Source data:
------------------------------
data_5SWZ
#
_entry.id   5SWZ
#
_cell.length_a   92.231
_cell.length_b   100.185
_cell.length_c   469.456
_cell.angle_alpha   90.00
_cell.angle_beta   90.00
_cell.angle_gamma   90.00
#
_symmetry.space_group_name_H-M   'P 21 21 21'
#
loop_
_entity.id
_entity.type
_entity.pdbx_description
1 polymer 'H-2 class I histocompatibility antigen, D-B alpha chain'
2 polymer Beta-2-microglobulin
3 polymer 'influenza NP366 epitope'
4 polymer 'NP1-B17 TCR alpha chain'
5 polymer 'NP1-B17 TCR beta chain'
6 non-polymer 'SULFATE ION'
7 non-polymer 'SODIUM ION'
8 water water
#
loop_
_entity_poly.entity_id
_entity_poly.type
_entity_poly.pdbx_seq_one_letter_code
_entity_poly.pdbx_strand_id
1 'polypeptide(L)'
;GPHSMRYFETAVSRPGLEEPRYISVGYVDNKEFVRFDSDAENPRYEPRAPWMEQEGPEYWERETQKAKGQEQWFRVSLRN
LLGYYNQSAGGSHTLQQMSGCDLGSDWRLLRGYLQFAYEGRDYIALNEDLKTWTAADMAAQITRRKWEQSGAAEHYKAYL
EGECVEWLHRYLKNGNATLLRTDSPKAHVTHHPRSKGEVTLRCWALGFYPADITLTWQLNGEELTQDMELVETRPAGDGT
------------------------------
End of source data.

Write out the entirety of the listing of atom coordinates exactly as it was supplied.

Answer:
data_5SWZ
#
_entry.id   5SWZ
#
_cell.length_a   92.231
_cell.length_b   100.185
_cell.length_c   469.456
_cell.angle_alpha   90.00
_cell.angle_beta   90.00
_cell.angle_gamma   90.00
#
_symmetry.space_group_name_H-M   'P 21 21 21'
#
loop_
_entity.id
_entity.type
_entity.pdbx_description
1 polymer 'H-2 class I histocompatibility antigen, D-B alpha chain'
2 polymer Beta-2-microglobulin
3 polymer 'influenza NP366 epitope'
4 polymer 'NP1-B17 TCR alpha chain'
5 polymer 'NP1-B17 TCR beta chain'
6 non-polymer 'SULFATE ION'
7 non-polymer 'SODIUM ION'
8 water water
#
loop_
_entity_poly.entity_id
_entity_poly.type
_entity_poly.pdbx_seq_one_letter_code
_entity_poly.pdbx_strand_id
1 'polypeptide(L)'
;GPHSMRYFETAVSRPGLEEPRYISVGYVDNKEFVRFDSDAENPRYEPRAPWMEQEGPEYWERETQKAKGQEQWFRVSLRN
LLGYYNQSAGGSHTLQQMSGCDLGSDWRLLRGYLQFAYEGRDYIALNEDLKTWTAADMAAQITRRKWEQSGAAEHYKAYL
EGECVEWLHRYLKNGNATLLRTDSPKAHVTHHPRSKGEVTLRCWALGFYPADITLTWQLNGEELTQDMELVETRPAGDGT